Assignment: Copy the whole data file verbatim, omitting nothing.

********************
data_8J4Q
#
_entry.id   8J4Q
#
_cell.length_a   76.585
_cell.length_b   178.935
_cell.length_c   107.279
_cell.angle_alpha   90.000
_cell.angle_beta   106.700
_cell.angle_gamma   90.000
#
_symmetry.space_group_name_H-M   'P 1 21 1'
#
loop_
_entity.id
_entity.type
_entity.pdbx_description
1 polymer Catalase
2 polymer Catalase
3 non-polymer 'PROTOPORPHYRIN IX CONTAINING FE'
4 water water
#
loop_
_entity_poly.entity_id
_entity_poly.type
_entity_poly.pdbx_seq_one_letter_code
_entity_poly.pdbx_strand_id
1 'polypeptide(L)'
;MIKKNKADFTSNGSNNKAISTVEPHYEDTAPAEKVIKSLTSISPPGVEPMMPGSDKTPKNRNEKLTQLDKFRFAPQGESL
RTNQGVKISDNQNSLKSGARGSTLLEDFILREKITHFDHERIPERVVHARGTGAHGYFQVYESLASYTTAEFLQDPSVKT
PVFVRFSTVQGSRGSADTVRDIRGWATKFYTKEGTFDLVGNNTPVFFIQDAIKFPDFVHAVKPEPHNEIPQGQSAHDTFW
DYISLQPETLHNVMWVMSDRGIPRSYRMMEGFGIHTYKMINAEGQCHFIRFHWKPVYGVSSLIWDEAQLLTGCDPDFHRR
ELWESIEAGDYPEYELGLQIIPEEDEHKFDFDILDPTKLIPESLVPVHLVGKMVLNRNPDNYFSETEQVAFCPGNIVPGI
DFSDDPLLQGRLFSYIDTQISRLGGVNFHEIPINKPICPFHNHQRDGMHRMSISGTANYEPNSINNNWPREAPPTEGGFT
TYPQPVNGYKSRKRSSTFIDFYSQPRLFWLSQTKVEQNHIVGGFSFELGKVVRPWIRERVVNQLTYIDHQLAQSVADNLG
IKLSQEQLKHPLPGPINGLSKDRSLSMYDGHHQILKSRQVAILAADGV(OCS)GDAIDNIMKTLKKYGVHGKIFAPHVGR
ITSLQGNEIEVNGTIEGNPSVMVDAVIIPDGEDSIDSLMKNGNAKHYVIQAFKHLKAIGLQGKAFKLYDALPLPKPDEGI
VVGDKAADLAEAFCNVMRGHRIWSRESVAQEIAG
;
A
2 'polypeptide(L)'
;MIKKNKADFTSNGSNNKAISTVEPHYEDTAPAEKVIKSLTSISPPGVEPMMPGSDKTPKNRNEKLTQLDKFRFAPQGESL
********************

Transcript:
data_8J4Q
#
_entry.id   8J4Q
#
_cell.length_a   76.585
_cell.length_b   178.935
_cell.length_c   107.279
_cell.angle_alpha   90.000
_cell.angle_beta   106.700
_cell.angle_gamma   90.000
#
_symmetry.space_group_name_H-M   'P 1 21 1'
#
loop_
_entity.id
_entity.type
_entity.pdbx_description
1 polymer Catalase
2 polymer Catalase
3 non-polymer 'PROTOPORPHYRIN IX CONTAINING FE'
4 water water
#
loop_
_entity_poly.entity_id
_entity_poly.type
_entity_poly.pdbx_seq_one_letter_code
_entity_poly.pdbx_strand_id
1 'polypeptide(L)'
;MIKKNKADFTSNGSNNKAISTVEPHYEDTAPAEKVIKSLTSISPPGVEPMMPGSDKTPKNRNEKLTQLDKFRFAPQGESL
RTNQGVKISDNQNSLKSGARGSTLLEDFILREKITHFDHERIPERVVHARGTGAHGYFQVYESLASYTTAEFLQDPSVKT
PVFVRFSTVQGSRGSADTVRDIRGWATKFYTKEGTFDLVGNNTPVFFIQDAIKFPDFVHAVKPEPHNEIPQGQSAHDTFW
DYISLQPETLHNVMWVMSDRGIPRSYRMMEGFGIHTYKMINAEGQCHFIRFHWKPVYGVSSLIWDEAQLLTGCDPDFHRR
ELWESIEAGDYPEYELGLQIIPEEDEHKFDFDILDPTKLIPESLVPVHLVGKMVLNRNPDNYFSETEQVAFCPGNIVPGI
DFSDDPLLQGRLFSYIDTQISRLGGVNFHEIPINKPICPFHNHQRDGMHRMSISGTANYEPNSINNNWPREAPPTEGGFT
TYPQPVNGYKSRKRSSTFIDFYSQPRLFWLSQTKVEQNHIVGGFSFELGKVVRPWIRERVVNQLTYIDHQLAQSVADNLG
IKLSQEQLKHPLPGPINGLSKDRSLSMYDGHHQILKSRQVAILAADGV(OCS)GDAIDNIMKTLKKYGVHGKIFAPHVGR
ITSLQGNEIEVNGTIEGNPSVMVDAVIIPDGEDSIDSLMKNGNAKHYVIQAFKHLKAIGLQGKAFKLYDALPLPKPDEGI
VVGDKAADLAEAFCNVMRGHRIWSRESVAQEIAG
;
A
2 'polypeptide(L)'
;MIKKNKADFTSNGSNNKAISTVEPHYEDTAPAEKVIKSLTSISPPGVEPMMPGSDKTPKNRNEKLTQLDKFRFAPQGESL